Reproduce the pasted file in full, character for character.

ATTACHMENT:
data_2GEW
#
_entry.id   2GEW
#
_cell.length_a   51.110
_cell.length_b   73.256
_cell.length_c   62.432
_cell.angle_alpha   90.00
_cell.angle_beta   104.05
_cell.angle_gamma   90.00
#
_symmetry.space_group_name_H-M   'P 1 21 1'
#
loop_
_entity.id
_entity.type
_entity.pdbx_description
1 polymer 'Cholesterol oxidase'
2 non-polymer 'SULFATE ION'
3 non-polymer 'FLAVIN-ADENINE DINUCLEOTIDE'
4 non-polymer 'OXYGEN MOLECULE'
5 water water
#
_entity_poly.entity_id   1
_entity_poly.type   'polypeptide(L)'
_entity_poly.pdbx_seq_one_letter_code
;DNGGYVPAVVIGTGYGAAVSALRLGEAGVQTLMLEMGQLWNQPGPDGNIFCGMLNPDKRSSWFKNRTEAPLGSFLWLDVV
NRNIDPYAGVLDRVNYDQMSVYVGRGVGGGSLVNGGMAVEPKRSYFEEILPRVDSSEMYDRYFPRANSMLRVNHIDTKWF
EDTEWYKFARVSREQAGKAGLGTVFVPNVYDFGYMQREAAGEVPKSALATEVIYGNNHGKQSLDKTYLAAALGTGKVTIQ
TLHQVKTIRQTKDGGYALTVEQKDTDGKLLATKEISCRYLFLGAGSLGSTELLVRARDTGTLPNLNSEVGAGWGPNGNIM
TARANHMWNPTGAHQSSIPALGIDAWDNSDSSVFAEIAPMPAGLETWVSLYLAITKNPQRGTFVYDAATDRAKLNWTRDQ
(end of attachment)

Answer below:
data_2GEW
#
_entry.id   2GEW
#
_cell.length_a   51.110
_cell.length_b   73.256
_cell.length_c   62.432
_cell.angle_alpha   90.00
_cell.angle_beta   104.05
_cell.angle_gamma   90.00
#
_symmetry.space_group_name_H-M   'P 1 21 1'
#
loop_
_entity.id
_entity.type
_entity.pdbx_description
1 polymer 'Cholesterol oxidase'
2 non-polymer 'SULFATE ION'
3 non-polymer 'FLAVIN-ADENINE DINUCLEOTIDE'
4 non-polymer 'OXYGEN MOLECULE'
5 water water
#
_entity_poly.entity_id   1
_entity_poly.type   'polypeptide(L)'
_entity_poly.pdbx_seq_one_letter_code
;DNGGYVPAVVIGTGYGAAVSALRLGEAGVQTLMLEMGQLWNQPGPDGNIFCGMLNPDKRSSWFKNRTEAPLGSFLWLDVV
NRNIDPYAGVLDRVNYDQMSVYVGRGVGGGSLVNGGMAVEPKRSYFEEILPRVDSSEMYDRYFPRANSMLRVNHIDTKWF
EDTEWYKFARVSREQAGKAGLGTVFVPNVYDFGYMQREAAGEVPKSALATEVIYGNNHGKQSLDKTYLAAALGTGKVTIQ
TLHQVKTIRQTKDGGYALTVEQKDTDGKLLATKEISCRYLFLGAGSLGSTELLVRARDTGTLPNLNSEVGAGWGPNGNIM
TARANHMWNPTGAHQSSIPALGIDAWDNSDSSVFAEIAPMPAGLETWVSLYLAITKNPQRGTFVYDAATDRAKLNWTRDQ